We’re very excited to start our early Fall season distribution at the Gator CSA location on the UF campus! This week’s share represents the period of transition between two seasons. For those new members that weren’t able to try our Summer bounty, new plantings of okra, eggplant and callaloo offer a taste of late summer before we bound forward into the new season.
We thank our members – both new and returning – for supporting our farm with their subscription. We’re really looking forward to an excellent fall season. Registration is still open, so if you or anybody you know may be interesting in giving our CSA program a shot, please contact email@example.com for more information!
In your share this week will be:
Sweet Potatoes: Our crew has been working extremely hard to dig these roots out of the ground and clean them to get to you. These particular potatoes are a variety called Covington, which is a very productive variety with an excellent shelf-life. It rosy skin and deep orange flesh provide a delicate sweetness and is perfect for baking or mashing. Your share this week includes smaller roots we call “fingerlings”, which are near bite-sized and make for easy kitchen prep.
Roselle: These are the calyxes of our Roselle Hibiscus plant. Also known as Sorrel or Florida Cranberry, these fruits are primary used to make a semi-tart tea that can be consumed hot or cold. You can bring the calyxes in 1/2 gallon water to a boil, reduce to a simmer and let steep for 20-40 minutes, depending on desired strength. Sweeten to taste with honey, sugar or agave.
Here’s an alternative Thanksgiving recipe presented in Marian Van Atta’s 1991 “Growing and Using Exotic Foods”:
2 cups roselle calyxes, seed pods removed and coarsely chopped
1 cup pecans, chopped
½ cup honey
½ cup olive oil
1 cup onion, finely chopped
1 cup celery, finely chopped
1 teaspoon salt
1 teaspoon thyme
1 teaspoon sage
1 teaspoon freshly ground black pepper
¾ cup stock
2 quarts soft bread crumbs
Preheat oven to 350° F.
Combine roselle, pecans, and honey. Set aside.
Heat olive oil in a heavy skillet over medium heat. When oil is hot, add in onion and celery and sauté until the onions are translucent, about 5-10 minutes. Add in the salt and herbs, and then the stock. Bring to a simmer and then add in the bread crumbs and roselle-pecan-honey mixture. Place in an oiled baking dish and bake covered for 30 minutes. Remove cover and continue baking for another 20-30 minutes, or until the top becomes browned and crusty. Serve hot.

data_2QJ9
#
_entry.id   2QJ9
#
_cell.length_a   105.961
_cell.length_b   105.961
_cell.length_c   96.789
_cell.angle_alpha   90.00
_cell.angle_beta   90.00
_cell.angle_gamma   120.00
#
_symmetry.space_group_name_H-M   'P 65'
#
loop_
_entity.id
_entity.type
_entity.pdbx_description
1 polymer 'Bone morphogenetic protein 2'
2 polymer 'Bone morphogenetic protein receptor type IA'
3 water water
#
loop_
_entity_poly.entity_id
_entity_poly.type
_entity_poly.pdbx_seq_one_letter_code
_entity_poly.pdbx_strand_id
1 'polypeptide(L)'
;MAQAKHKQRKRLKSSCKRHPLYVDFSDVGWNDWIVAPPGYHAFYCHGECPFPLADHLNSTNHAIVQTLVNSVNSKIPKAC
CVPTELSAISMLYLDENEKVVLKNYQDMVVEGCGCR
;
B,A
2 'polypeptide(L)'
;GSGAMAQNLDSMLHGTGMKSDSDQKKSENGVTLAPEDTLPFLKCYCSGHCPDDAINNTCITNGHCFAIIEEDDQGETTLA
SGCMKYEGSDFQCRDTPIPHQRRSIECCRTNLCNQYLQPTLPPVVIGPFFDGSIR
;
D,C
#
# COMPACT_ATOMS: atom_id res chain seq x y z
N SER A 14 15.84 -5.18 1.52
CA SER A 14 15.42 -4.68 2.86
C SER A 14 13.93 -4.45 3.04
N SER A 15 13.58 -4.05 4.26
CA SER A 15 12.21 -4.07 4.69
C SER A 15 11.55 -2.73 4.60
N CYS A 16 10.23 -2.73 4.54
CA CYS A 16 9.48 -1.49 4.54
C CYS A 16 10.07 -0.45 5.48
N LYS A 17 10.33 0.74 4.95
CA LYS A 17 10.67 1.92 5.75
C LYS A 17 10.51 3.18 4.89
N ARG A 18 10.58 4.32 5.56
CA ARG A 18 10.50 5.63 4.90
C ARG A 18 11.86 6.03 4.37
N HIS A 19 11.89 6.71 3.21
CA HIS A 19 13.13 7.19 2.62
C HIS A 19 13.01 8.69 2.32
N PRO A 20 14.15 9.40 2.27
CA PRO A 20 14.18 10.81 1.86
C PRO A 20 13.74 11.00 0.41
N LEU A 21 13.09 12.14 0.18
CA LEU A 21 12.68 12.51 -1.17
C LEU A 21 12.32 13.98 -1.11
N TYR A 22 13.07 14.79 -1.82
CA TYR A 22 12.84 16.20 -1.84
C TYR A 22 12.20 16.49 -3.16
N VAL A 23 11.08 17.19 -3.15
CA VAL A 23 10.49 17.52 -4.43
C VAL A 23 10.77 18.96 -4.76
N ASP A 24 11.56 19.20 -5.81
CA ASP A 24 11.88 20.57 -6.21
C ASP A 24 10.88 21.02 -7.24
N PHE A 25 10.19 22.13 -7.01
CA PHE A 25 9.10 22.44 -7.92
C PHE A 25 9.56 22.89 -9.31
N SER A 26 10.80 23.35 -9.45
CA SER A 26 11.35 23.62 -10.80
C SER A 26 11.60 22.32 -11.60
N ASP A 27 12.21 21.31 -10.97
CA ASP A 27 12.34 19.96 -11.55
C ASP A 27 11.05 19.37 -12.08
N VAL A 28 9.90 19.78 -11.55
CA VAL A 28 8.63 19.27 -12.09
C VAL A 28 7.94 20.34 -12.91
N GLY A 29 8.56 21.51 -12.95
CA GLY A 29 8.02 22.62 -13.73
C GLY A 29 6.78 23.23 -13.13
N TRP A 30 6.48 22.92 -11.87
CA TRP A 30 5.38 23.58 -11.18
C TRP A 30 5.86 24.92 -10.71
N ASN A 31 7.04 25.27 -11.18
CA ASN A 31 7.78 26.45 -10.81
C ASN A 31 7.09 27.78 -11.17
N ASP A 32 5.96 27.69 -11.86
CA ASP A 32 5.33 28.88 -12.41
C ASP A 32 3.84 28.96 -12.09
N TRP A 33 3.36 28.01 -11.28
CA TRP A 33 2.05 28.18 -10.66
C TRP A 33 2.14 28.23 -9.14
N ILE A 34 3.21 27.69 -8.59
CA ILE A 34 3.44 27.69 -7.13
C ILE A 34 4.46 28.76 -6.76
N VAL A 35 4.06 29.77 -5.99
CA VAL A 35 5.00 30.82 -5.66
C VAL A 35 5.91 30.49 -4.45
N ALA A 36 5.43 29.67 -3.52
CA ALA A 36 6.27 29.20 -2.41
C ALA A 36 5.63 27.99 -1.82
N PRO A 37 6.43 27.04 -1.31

Japanese Eggplant: If you haven’t had Japanese Eggplant before, you’re in for a treat. These long, slender fruits are exceptionally tender, don’t require peeling and have very few seeds as compared with Italian Eggplant varieties. Excellent for baking or in stir-fries, you’ll be grateful for this last stretch of summer crop.
Red Radish: We grow several radish varieties over the course of the fall/winter season, but our red radish got the early jump and is handling the lingering heat and humidity very well. I’ve already utilized the guys several different ways since we began harvesting them the week before last. Thinly slice them into your salad, steam or sautee them for a stir-fry or add them raw to your fish taco for an added zing. This variety has a little bit of peppery bite, but isn’t overwhelming. Cooking them neutralizes any kick.
Red Callaloo: Another summer delicacy, our callaloo is an amaranth leafy green that makes for a perfect steaming, sauteeing dish. Endemic to West Africa and and the Caribbean, callaloo traditionally refers to a type of stewing dish shared by Jamaica, Trinidad, Haiti and the Dominican Republic. Season with salt and steam with onions, peppers, okra, and radishes! Callaloo also makes for a great coconut curry base.
Okra: This crop came in very vibrantly with tender, flavorful pods. As the heat wanes, okra will begin the give way to fall plantings, but while it’s here, let’s enjoy it! These are great roasted, grilled, fried or as part of a jambalaya or succotash. Cap the pods and blanch in salted water to retain full flavor.
Saijo Persimmons: Translated to “the very best” in Japanese, these acorn shaped fruits are astringent, meaning that have to be fully ripened and soft to be eaten. You can process them to make jams, dressings, or sauces, but there might be wisdom in simplicity here. My favorite way to enjoy Saijo are to place the softened fruits in the freezer, let them harden, and enjoy their cold sweetness after they’ve begun to thaw. You’ll be hard pressed to find a more satisfying dessert.
Mizuna: Mizuna is a Japanese mustard that can be eaten raw, stir-fried, added to soups, steamed, boiled or pickled. This green has been present for us all throughout the summer for us in shade grown conditions. Here’s a top-notch mizuna salad recipe that’s be sure to knock your socks off – be sure to add your red radishes!
ASIAN GREENS WITH GINGER MISO DRESSING
A hand-crafted dressing of ginger, miso, tahini (sesame paste) and lemon adds a creamy balance to organic baby spinach, mizuna, red and green Chard and red mustard greens. Tangy daikon radish, sweet carrots and crisp scallions complete this Asian delight.
1 (2-inch) piece fresh ginger, coarsely chopped
2 TBS white miso
3 TBS tahini (sesame paste)
1/2 cup water
3 TBS fresh lemon juice
5 ounces baby Asian salad mixed greens with mizuna
1 small radish, sliced into 1/8-inch-thick rounds
1 carrot, cut into 2-inch-long slender sticks
2 green onions (white part only), chopped
For the dressing, place ginger, miso, tahini, water and lemon juice in a blender and blend until completely smooth. The consistency should be similar to cream. Strain the dressing through a fine sieve to remove ginger fiber.
For the salad, divide greens among serving plates. Arrange radish and carrot on top, then sprinkle with scallions.
Drizzle one to two tablespoons of dressing over each salad and serve.